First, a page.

Two things in the media caught my attention last week.
First was a pretty funny bit of pseudo-investigative journalism on Jon Stewart’s The Daily Show. Titled “The Pharmaceutical Drug Epidemic”, it showed correspondent Michael Che probing for answers to this country’s very real (and unfunny) epidemic of prescription narcotic (oxycontin, percocet, vicodin) abuse and overdose deaths.
Yes, he puts a humorous spin on the story, but in true Daily Show style he also hits a few … Continue reading
School lunch is important
Since the school year began last month, I’ve been watching and listening with some bemusement to the furor over the new school lunch standards in this country. Kids and parents are Tweeting and Instagramming (is that a verb?) pictures of some pretty unappetizing fare.
Cupcakes are banned! Kids who share their lunch get detention! What, no pizza?
Well, I can afford to be amused because I don’t have kids depending on the public school system for a healthy and satisfying lunch.
But childhood obesity—which leads to adult chronic disease—is not funny. And while … Continue reading
Investigating the high costs of health care
Over the last year, Elisabeth Rosenthal, a journalist and science editor for The New York Times, has written a brilliant series of articles titled Paying Till it Hurts:
In her series on the costs of health care, Elisabeth Rosenthal of The New York Times examines the price of medical care in the United States, interviewing patients, physicians, economists, and hospital and industry officials. In each installment, readers were invited to share their perspectives on managing costs and treatment.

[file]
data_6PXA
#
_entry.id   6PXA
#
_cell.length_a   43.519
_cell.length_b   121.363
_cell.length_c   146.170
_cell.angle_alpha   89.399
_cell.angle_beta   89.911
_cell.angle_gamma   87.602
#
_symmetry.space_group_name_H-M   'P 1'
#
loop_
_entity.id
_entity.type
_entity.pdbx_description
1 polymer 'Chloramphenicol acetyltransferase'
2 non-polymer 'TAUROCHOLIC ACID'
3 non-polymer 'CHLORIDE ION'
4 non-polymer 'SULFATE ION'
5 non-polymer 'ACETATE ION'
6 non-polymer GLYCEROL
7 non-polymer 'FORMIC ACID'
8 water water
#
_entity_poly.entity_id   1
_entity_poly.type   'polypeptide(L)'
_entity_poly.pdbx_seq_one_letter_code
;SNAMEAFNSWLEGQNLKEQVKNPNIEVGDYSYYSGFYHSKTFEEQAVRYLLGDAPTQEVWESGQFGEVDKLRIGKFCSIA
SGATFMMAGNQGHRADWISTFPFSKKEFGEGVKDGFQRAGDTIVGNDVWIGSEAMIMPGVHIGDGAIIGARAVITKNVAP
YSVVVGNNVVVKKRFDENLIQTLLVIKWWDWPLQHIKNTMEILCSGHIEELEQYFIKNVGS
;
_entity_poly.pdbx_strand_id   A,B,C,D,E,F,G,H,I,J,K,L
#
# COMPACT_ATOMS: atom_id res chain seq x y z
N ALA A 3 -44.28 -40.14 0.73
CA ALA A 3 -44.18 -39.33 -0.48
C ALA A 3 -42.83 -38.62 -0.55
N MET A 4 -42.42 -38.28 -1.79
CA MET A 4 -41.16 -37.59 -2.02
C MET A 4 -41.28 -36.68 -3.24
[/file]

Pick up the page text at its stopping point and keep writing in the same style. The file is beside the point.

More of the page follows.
I’ve been reading the series, and the truly shocking charging and billing practices she … Continue reading
I’ve reached that age when everything hurts.
Age, overuse, less-than-perfect posture and a family history of arthritis have resulted in a variety of aches and pains: stiff neck, sore knees, carpal tunnel, stiff shoulders, foot pain, headaches, and so on.
Related post: Improve your posture
These are the common miseries to which we all fall victim at one time or another. Occasional use of over-the-counter pain remedies such as acetaminophen, ibuprofen or naproxen is fine. But when the need becomes more frequent, or chronic, it’s time to start looking for other forms of relief.
Related post: Don’t overdose on acetaminophen!… Continue reading
It’s not that simple
Last night on the local news I watched a story about health care costs. The reporter, a consumer affairs specialist, talked about the expanding trend in health care of high-deductible medical insurance plans. Under the ACA, family annual deductibles can reach up to $12,700 (increasing to $12,900 for 2015); whatever your deductible, you pay your medical bills out of pocket until that deductible is met.
The uninsured, of course, just pay out of pocket.
Related post: Health insurance basics, part 1
The reporter encouraged us to
…take some time to research, and see what the
… Continue reading
Fall (and flu) is in the air